Column: Michael Flynn resigns as National Security Adviser
The ongoing saga of retired General Michael Flynn, which culminated on Monday with his resignation from his post as National Security Advisor, stands out as the grossest example of the Trump administration’s unique blend of moral dereliction and systematic incompetence. For those of you counting at home, we are less than 2 percent of the way through President Trump’s first term and we are already witnessing a disregard of law not seen since the twilight days of the Nixon administration.
In 1974, when it was obvious just how involved then-President Nixon was in the Watergate scandal, a Republican representative from Indiana named Earl Landgrebe went on the Today show. Asked to comment on the president’s malfeasance, he said that he remained loyal to Nixon. Confronted with all the evidence, he replied simply, “Don’t confuse me with the facts.”
Apparently, the entire Trump administration has become Earl Landgrebe.
Despite the fact that Ret. Gen. Flynn was in contact with Russian officials in the time immediately before Russia declined to impose retaliatory sanctions on the U.S., despite the fact that he lied about this to the press, to his president and to the people and despite the fact that he likely committed treason, the former National Security Advisor was called a “wonderful man” by President Trump.
Although at this point it is almost not worth repeating the semicoherent word diarrhea from one of Sean Spicer’s daily regurgitations, the eminently mockable press secretary insisted that Flynn “did nothing wrong.”
This is weeks after the Justice Department advised the White House about Flynn’s potentially illegal ties to Russia. When Vice President Mike Pence went on national television Jan. 15 and said that no part of the White House was in contact with Russia, was he lying or kept out of the loop? When the Russian deputy foreign minister said there was communication between Russia and the Trump campaign, was he lying?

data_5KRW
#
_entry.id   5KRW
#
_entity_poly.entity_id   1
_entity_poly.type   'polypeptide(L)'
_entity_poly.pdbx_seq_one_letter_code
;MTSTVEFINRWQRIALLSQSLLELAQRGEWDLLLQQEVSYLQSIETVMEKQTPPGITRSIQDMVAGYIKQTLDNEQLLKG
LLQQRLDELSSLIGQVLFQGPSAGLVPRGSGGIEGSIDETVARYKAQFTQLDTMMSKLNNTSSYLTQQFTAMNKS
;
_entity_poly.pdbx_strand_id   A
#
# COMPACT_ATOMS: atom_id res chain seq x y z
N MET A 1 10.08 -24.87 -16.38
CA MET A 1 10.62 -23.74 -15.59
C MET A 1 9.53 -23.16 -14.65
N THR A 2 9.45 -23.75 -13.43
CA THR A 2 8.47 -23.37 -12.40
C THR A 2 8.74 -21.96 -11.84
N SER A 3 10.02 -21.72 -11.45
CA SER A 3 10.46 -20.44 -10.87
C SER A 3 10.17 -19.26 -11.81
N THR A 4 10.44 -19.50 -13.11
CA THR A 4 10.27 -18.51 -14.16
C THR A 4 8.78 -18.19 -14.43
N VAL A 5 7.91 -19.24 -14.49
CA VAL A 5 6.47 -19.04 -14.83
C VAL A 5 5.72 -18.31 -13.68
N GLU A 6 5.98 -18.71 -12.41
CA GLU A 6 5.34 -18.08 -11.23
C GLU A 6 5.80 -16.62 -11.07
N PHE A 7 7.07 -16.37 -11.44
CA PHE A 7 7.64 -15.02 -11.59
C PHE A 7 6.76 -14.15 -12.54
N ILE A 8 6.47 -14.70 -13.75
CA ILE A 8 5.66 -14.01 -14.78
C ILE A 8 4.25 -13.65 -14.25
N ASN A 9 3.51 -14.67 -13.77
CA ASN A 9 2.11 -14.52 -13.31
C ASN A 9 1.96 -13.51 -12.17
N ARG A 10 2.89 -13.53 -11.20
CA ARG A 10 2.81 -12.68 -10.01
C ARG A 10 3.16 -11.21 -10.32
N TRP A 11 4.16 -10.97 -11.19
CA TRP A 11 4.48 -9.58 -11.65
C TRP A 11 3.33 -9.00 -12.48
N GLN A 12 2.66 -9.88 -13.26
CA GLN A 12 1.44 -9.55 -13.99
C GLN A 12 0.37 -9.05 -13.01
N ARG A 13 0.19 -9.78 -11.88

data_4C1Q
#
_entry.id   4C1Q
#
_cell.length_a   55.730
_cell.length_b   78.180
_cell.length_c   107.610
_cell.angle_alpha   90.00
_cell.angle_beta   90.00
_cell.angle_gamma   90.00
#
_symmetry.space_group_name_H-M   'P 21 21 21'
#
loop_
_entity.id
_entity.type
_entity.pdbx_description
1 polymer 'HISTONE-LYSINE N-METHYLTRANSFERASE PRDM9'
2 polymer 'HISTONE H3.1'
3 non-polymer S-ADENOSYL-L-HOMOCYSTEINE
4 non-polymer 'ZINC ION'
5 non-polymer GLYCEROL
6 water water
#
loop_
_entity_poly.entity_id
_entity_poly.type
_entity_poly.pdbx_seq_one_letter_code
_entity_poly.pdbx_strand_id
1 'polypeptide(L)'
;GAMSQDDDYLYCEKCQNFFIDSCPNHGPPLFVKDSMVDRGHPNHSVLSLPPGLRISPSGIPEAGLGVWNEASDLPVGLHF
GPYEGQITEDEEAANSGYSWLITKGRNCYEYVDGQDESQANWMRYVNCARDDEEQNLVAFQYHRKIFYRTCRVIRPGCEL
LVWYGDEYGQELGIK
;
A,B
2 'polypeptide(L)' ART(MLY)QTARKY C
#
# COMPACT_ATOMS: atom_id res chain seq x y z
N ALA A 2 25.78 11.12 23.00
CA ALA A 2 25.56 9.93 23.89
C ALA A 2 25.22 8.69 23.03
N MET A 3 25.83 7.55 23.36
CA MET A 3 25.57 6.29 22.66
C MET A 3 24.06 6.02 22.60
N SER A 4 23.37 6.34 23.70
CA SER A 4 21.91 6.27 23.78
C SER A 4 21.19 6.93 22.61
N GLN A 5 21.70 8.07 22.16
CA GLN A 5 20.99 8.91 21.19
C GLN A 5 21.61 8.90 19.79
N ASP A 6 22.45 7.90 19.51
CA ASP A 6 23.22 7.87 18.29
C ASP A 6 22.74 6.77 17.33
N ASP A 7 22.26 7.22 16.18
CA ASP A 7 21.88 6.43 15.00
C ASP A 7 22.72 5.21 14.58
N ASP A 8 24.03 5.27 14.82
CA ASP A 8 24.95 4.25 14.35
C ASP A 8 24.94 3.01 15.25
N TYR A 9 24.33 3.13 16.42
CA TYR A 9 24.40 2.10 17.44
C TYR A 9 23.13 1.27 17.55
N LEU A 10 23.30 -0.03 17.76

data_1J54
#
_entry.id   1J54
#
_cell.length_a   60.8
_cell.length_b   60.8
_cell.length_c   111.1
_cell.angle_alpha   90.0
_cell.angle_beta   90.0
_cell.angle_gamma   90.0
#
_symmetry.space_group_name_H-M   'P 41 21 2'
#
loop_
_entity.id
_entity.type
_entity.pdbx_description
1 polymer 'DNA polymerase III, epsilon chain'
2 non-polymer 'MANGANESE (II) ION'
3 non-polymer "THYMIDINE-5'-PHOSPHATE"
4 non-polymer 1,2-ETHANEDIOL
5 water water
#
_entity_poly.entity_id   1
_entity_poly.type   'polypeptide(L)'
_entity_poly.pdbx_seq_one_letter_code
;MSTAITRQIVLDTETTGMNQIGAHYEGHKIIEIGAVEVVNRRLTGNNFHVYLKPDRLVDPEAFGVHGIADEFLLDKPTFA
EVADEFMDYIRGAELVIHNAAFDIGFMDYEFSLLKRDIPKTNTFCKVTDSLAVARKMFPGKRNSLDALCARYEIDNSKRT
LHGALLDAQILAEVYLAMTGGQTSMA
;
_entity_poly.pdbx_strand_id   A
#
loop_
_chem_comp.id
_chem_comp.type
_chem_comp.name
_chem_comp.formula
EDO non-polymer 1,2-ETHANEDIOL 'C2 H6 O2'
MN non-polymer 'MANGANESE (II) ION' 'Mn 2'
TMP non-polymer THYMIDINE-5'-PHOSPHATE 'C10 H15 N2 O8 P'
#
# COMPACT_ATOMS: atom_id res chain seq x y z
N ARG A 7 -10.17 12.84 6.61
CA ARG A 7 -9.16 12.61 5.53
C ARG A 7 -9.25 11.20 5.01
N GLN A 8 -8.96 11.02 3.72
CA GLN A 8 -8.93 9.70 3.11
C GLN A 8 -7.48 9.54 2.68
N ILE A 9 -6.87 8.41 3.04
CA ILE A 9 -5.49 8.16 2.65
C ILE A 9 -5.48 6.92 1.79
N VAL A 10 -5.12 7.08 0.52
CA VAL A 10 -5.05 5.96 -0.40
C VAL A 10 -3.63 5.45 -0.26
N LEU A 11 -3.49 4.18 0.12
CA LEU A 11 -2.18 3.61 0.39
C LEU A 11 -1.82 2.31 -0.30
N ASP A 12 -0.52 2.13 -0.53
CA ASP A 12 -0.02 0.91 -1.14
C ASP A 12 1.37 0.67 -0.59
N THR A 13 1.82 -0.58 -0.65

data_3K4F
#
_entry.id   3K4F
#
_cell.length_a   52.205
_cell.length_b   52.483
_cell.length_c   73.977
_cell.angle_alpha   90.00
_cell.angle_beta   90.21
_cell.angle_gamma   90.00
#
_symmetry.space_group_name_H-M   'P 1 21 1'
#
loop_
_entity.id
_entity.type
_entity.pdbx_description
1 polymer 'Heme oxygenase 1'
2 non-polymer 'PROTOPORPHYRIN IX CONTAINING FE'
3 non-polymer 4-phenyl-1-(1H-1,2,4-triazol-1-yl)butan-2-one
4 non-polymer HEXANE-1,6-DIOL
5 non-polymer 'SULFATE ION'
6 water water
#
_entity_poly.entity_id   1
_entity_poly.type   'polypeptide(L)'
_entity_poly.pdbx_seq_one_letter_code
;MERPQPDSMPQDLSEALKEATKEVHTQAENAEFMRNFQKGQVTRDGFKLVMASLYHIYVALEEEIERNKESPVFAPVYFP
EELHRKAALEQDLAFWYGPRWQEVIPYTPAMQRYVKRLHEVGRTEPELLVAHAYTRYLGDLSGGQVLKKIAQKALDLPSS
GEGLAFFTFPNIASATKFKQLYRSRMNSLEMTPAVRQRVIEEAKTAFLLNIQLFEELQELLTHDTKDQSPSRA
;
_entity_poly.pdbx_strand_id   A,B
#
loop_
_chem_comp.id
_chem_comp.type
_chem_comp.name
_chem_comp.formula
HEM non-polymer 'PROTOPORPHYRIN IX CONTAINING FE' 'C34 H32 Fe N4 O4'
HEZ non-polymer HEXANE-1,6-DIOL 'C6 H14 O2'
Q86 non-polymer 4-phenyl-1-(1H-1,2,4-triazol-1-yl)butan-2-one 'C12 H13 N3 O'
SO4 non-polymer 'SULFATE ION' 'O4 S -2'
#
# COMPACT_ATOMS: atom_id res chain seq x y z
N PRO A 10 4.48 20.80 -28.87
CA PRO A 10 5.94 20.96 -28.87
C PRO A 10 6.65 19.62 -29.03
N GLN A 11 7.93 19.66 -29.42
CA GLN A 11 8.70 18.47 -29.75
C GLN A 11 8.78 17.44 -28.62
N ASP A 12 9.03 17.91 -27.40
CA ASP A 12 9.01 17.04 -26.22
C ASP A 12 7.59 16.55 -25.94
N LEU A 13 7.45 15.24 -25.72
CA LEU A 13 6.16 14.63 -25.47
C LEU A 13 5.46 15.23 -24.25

There seems to be evidence that there’s been significant contact between Putin’s Russia and the Trump campaign and White House. Now the questions that face the president will resemble the ones that plagued Nixon for two years:
What did you know?
When did you know it?
What happens after that is pure speculation, speculation rendered even more useless by an erratic and logic-immune commander-in-chief. However, the current administration’s total unwillingness to face reality or accept responsibility resembles that of a crumbling monarchy, not that of a new presidential administration.
It’s fun to watch god-tier bullshit peddler Kellyanne Conway do her thing. It is even more fun to watch Spicer try to contain his disdain for anyone holding a microphone. But both of these SNL-ready characters reveal an administration that’s actively disdainful of reality.
It’s difficult to express how dangerous this is without resorting to hysteria. But, remember this: The best-case scenario moving forward is that Flynn acted on his own sleazy volition. That would mean that the Trump team is so incompetent that it was unaware that the National Security Adviser was able to regularly communicate with a country currently under U.S. sanctions without anybody thinking to raise the alarm.
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That is the best-case scenario. The bottom line is that there needs to be some kind of bipartisan investigation of this, at the very least. The Republican inclination to use Trump to get conservative legislation passed is understandable, but issues of basic morality and national security should take precedent.
Of course, that may not happen. Witness Kentucky’s second-worst son, Sen. Rand Paul, moral paragon extraordinaire: “I just don’t think it’s useful to be doing investigation after investigation, particularly of your own party. We’ll never even get started with doing the things we need to do.”
If you listen closely, you can hear the sound of Hillary Clinton hitting her head against the wall.
Follow Raad Zaghloul on Twitter.